‘Lucky Lindy’ flies on the scene as Lindbergh’s new mascot

Students cheered and gave high fives as Lindbergh's new mascot, Lucky Lindy, flew through the Kennerly Elementary School gym Aug. 19.

Students cheered and gave high fives as Lindbergh's new mascot, Lucky Lindy, flew through the Kennerly Elementary School gym Aug. 19.

Lucky Lindy, Lindbergh Schools’ new mascot, made his debut this month with a smooth landing at Lindbergh’s all-staff Opening Day celebration Aug. 11, and later took a connecting flight to Kennerly Elementary, where he celebrated the start of school with students on Aug. 19.

Last year, the Lindbergh High School Student Council was charged with developing a concept for a new mascot, sketching out a rough design and working with an outside vendor to bring the new character to life.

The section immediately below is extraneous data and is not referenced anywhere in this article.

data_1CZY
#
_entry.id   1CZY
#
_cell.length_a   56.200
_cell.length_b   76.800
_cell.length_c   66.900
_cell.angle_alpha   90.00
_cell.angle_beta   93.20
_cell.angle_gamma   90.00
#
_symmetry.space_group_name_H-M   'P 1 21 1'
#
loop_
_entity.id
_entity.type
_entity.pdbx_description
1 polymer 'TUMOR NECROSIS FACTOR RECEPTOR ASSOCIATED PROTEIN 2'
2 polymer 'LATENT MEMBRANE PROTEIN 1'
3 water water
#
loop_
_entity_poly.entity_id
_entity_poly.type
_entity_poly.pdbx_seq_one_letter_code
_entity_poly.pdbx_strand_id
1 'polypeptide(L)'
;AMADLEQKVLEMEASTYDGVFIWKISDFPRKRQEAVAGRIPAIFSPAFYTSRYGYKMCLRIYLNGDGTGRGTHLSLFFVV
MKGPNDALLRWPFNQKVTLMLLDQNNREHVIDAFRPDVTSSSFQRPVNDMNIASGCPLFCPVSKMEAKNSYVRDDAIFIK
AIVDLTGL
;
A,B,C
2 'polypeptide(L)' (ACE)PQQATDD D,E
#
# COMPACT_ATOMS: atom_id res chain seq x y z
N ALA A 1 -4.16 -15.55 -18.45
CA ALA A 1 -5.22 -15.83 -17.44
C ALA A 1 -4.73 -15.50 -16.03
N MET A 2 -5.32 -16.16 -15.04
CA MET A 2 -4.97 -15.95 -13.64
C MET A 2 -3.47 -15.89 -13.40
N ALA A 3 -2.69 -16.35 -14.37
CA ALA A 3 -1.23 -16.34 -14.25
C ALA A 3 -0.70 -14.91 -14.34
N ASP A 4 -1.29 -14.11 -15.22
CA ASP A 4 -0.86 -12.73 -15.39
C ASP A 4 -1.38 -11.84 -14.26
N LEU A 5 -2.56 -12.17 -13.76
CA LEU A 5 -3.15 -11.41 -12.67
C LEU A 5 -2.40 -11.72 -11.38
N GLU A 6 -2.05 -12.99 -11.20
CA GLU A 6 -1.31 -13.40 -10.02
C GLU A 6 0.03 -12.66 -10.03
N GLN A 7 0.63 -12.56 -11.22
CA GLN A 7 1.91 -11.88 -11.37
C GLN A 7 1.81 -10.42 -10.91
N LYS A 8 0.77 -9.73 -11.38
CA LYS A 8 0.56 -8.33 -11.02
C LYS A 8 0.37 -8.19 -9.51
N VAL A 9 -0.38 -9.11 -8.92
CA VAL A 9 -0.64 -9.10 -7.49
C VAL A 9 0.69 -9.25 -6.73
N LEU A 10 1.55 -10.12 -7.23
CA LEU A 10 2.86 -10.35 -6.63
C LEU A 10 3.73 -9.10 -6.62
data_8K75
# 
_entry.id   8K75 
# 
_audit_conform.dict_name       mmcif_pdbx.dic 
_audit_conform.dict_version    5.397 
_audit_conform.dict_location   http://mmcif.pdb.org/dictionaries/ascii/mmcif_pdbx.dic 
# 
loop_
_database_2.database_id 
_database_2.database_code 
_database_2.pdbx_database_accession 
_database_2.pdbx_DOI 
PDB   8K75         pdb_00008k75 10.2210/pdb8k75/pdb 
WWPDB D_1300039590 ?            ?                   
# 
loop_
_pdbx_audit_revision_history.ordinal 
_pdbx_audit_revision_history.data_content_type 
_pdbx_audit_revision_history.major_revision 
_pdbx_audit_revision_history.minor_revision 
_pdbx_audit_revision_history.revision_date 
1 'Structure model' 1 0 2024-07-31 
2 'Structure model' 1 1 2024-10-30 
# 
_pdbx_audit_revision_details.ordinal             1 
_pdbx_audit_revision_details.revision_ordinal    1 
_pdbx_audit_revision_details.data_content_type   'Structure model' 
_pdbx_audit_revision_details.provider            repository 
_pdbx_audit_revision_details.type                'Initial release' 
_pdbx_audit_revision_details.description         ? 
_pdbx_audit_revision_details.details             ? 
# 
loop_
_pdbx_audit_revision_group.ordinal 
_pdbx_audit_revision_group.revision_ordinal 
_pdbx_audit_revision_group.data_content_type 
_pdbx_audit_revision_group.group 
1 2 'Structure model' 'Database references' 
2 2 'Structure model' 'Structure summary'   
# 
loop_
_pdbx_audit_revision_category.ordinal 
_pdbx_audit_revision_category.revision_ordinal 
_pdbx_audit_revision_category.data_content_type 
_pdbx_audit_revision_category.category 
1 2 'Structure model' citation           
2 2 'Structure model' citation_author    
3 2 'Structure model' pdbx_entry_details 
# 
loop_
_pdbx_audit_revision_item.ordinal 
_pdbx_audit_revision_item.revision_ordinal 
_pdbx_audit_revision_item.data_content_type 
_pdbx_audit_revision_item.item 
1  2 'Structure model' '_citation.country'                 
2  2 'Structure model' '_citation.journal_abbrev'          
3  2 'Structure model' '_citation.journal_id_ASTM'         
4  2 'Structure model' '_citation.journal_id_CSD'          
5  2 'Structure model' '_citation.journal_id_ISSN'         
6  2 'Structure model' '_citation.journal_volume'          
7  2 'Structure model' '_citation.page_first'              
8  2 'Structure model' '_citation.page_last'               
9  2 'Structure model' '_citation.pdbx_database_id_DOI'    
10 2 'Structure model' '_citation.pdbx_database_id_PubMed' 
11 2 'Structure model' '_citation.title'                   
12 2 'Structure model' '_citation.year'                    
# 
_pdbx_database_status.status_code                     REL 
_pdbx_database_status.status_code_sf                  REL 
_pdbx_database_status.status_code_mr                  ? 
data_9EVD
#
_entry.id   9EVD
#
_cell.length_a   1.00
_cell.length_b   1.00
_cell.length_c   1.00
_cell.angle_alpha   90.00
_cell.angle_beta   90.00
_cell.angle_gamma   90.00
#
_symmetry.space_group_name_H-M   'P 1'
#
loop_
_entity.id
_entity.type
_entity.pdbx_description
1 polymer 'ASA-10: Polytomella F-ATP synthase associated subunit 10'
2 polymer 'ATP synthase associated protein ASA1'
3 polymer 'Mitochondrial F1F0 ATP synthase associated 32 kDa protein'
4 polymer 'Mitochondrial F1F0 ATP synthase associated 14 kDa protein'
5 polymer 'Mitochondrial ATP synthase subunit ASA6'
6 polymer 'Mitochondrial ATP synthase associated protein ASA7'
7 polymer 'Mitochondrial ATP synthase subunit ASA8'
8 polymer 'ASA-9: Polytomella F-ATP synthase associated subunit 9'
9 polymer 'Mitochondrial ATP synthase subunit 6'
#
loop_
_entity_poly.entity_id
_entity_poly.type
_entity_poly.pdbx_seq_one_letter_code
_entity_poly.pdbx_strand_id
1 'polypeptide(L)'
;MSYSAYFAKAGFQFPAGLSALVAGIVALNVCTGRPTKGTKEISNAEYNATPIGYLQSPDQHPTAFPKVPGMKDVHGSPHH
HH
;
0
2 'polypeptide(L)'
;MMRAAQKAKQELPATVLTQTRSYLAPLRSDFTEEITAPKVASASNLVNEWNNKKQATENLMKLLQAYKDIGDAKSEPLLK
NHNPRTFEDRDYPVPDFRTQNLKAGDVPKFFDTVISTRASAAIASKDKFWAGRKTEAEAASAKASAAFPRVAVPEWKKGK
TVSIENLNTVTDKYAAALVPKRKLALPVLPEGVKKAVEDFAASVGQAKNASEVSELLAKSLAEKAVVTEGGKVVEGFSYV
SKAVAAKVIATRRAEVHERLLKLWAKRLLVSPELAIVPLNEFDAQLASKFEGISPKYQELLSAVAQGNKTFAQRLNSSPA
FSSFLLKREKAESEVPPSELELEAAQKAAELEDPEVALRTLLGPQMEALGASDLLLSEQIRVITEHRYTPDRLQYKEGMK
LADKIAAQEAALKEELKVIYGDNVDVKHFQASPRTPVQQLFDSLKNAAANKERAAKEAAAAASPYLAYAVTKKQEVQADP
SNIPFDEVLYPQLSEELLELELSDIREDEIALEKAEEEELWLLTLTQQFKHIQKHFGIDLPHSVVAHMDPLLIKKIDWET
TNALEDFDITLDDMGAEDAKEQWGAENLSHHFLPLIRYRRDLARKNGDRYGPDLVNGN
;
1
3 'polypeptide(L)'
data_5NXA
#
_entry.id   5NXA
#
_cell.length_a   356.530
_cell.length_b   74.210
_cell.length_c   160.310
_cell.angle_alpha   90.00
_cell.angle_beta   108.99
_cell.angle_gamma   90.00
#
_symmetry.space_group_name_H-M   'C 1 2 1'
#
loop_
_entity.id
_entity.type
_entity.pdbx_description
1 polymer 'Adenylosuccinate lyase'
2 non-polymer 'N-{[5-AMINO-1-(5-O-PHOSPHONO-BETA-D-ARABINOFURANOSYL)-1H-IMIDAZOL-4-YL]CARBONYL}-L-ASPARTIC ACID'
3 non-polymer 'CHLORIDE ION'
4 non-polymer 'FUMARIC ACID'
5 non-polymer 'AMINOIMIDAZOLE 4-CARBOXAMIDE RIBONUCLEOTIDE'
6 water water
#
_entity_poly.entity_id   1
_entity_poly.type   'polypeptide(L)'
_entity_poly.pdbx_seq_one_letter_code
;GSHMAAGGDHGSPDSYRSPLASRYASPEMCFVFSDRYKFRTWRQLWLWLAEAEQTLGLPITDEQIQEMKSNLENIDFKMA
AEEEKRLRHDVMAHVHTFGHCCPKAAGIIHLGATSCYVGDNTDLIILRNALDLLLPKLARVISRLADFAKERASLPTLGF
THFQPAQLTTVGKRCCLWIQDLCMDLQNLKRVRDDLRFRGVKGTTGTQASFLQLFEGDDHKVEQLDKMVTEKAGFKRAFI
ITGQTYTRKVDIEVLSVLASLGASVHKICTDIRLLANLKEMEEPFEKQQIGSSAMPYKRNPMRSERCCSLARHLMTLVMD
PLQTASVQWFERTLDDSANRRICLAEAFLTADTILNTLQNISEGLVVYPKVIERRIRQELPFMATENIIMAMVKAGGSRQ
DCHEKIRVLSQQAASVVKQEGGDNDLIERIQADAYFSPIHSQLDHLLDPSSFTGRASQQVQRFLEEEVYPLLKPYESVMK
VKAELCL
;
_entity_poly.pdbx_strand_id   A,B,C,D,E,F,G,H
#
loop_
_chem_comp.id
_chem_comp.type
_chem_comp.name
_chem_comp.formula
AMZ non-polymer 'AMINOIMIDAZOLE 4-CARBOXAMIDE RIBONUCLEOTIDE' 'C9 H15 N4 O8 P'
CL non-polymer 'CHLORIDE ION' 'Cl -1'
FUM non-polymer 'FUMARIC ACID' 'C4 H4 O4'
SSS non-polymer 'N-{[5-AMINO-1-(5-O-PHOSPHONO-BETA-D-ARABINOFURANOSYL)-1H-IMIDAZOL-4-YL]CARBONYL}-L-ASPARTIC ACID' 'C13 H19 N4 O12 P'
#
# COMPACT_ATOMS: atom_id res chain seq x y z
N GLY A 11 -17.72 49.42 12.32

The students’ goal was to increase school spirit by strengthening the Lindbergh identity, according to a school district news release.

“We wanted to come up with something totally new, so we asked ourselves, ‘What is a Flyer?’,” stated senior Jordan Ganter, Student Council president. “We thought about Charles Lindbergh, but we wanted to put him inside of an airplane so people would be able to identify him immediately. I think Lucky Lindy helps people visualize what a Flyer really is.”

One of Lucky Lindy’s closest friends is LHS senior Jack Manley. Manley is with Lindy all the time, and he had this to say about the mascot’s debut: “I had a lot of fun doing the assembly at Kennerly and seeing how excited the little kids got when they saw the mascot. It was cool to see them so amazed by the huge Charles Lindbergh head and the plane that was flying around the gym. Everyone is impressed by how good it looks.”

As for Ganter, she’s looking forward to seeing classmates’ reactions at the first home football game.

In June 2010, Superintendent Jim Simpson donated back his 5 percent raise following $4.7 million in budget reductions. Lucky Lindy was funded by a portion of that donation, which went toward student programs that were affected by the cuts.